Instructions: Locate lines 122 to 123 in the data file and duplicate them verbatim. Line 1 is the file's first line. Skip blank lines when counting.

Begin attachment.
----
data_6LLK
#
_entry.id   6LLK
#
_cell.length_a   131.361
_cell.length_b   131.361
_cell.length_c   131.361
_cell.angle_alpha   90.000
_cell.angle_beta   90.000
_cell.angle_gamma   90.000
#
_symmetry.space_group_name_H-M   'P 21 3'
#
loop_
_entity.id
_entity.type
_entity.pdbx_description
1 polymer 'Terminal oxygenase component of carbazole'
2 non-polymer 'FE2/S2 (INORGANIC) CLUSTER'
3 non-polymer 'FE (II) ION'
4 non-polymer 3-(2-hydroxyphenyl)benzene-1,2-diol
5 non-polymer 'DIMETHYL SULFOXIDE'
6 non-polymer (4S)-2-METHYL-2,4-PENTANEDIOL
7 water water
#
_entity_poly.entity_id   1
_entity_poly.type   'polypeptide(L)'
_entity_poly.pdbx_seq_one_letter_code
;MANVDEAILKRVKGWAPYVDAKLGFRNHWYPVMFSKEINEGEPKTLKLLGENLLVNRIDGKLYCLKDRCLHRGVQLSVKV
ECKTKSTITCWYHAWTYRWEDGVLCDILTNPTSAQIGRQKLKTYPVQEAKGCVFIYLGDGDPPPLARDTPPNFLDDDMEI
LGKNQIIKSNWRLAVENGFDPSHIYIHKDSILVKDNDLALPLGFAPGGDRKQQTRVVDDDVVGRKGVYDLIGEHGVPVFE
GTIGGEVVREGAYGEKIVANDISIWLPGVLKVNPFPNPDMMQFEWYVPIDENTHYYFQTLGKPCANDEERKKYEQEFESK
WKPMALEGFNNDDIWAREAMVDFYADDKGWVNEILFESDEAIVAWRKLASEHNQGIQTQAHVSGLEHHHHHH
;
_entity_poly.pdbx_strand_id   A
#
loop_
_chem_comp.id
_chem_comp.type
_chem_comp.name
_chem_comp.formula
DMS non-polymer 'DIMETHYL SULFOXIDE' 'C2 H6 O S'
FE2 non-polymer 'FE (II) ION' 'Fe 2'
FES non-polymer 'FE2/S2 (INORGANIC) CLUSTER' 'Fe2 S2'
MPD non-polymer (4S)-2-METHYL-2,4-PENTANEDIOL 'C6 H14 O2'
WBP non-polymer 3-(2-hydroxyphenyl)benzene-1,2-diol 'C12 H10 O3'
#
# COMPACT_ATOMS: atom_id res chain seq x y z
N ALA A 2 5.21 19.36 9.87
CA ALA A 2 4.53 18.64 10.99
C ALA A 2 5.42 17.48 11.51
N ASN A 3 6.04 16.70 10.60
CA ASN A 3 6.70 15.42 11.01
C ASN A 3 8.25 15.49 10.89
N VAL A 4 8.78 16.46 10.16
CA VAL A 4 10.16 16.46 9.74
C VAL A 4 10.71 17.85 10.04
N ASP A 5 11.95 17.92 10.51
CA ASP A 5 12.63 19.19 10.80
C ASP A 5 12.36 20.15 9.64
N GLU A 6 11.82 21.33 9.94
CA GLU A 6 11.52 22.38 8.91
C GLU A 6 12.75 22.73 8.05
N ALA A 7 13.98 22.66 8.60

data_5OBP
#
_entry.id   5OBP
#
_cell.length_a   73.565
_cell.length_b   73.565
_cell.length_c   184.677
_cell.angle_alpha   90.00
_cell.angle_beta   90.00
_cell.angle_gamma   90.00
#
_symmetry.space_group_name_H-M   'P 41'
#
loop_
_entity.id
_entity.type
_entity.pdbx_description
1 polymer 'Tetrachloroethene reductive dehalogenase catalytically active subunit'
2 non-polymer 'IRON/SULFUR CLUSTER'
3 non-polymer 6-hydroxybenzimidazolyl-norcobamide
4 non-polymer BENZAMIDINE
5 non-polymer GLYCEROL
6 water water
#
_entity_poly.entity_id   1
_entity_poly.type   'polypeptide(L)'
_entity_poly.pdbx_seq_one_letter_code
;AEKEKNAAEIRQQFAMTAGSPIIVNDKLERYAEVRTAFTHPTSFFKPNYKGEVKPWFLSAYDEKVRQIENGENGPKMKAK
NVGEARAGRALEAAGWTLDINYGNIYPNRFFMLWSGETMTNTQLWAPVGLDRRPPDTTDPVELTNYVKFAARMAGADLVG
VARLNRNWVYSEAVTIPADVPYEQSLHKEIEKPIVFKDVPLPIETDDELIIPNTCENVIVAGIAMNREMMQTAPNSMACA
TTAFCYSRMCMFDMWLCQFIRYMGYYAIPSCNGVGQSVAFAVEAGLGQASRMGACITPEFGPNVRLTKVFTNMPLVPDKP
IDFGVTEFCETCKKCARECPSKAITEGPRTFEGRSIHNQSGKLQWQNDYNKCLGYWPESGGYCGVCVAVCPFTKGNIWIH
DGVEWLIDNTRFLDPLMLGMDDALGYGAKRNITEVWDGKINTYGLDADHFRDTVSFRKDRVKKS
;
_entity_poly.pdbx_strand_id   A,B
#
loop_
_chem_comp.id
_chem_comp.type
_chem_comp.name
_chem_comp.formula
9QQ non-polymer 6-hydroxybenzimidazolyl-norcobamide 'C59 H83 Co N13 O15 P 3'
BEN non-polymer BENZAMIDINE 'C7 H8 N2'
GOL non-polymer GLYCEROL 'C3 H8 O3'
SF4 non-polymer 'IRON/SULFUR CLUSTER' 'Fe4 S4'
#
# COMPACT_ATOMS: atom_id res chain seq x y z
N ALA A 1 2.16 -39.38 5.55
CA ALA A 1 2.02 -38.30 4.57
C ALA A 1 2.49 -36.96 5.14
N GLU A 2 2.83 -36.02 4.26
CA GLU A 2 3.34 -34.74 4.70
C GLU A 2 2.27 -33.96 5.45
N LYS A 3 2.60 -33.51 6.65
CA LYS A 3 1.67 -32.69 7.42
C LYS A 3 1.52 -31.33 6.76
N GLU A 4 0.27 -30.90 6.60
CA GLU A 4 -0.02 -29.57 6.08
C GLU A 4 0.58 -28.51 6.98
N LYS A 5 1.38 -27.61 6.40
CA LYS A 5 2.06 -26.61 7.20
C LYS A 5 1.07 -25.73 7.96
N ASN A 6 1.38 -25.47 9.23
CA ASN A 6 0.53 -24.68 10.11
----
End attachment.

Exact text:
CA GLU A 4 -0.02 -29.57 6.08
C GLU A 4 0.58 -28.51 6.98